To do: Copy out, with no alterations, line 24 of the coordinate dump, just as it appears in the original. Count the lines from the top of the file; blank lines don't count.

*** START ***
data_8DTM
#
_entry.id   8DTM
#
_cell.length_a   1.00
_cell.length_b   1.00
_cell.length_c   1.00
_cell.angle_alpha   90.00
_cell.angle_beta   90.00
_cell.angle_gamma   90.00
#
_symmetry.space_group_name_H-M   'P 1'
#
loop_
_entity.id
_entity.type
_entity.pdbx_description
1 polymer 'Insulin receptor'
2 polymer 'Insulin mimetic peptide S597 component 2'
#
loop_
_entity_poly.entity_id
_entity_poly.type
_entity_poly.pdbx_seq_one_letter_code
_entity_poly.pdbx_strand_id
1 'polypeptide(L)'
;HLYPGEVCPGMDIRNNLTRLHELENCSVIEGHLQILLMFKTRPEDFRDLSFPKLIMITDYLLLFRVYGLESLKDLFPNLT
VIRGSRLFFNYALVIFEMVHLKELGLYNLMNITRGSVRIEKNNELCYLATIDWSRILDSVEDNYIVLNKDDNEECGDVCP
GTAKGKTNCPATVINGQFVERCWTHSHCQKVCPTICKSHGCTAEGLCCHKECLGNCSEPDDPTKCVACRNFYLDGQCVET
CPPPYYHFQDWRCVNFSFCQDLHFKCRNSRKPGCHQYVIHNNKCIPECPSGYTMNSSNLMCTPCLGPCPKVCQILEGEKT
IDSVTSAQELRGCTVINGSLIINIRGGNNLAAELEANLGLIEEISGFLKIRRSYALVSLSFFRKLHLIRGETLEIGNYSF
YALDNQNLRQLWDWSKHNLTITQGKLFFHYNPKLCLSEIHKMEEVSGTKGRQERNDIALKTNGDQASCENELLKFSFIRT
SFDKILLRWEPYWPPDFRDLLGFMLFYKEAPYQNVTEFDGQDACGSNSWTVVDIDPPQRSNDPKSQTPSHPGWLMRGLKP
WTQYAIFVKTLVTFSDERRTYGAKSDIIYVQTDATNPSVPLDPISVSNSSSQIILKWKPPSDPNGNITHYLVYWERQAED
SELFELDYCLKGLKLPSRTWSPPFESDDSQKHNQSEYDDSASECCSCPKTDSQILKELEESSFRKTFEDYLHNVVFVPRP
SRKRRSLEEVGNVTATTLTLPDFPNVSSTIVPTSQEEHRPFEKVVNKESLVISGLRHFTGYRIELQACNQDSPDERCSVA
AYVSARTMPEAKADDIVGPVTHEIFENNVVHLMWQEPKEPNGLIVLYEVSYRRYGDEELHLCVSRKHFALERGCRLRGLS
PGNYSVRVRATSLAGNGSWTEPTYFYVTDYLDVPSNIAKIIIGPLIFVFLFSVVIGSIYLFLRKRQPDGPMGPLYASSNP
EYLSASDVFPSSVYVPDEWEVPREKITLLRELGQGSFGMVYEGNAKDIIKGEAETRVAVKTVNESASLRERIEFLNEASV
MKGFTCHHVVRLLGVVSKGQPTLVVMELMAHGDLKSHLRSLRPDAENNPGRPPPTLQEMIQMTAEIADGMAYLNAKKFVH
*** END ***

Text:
_entity_poly.pdbx_seq_one_letter_code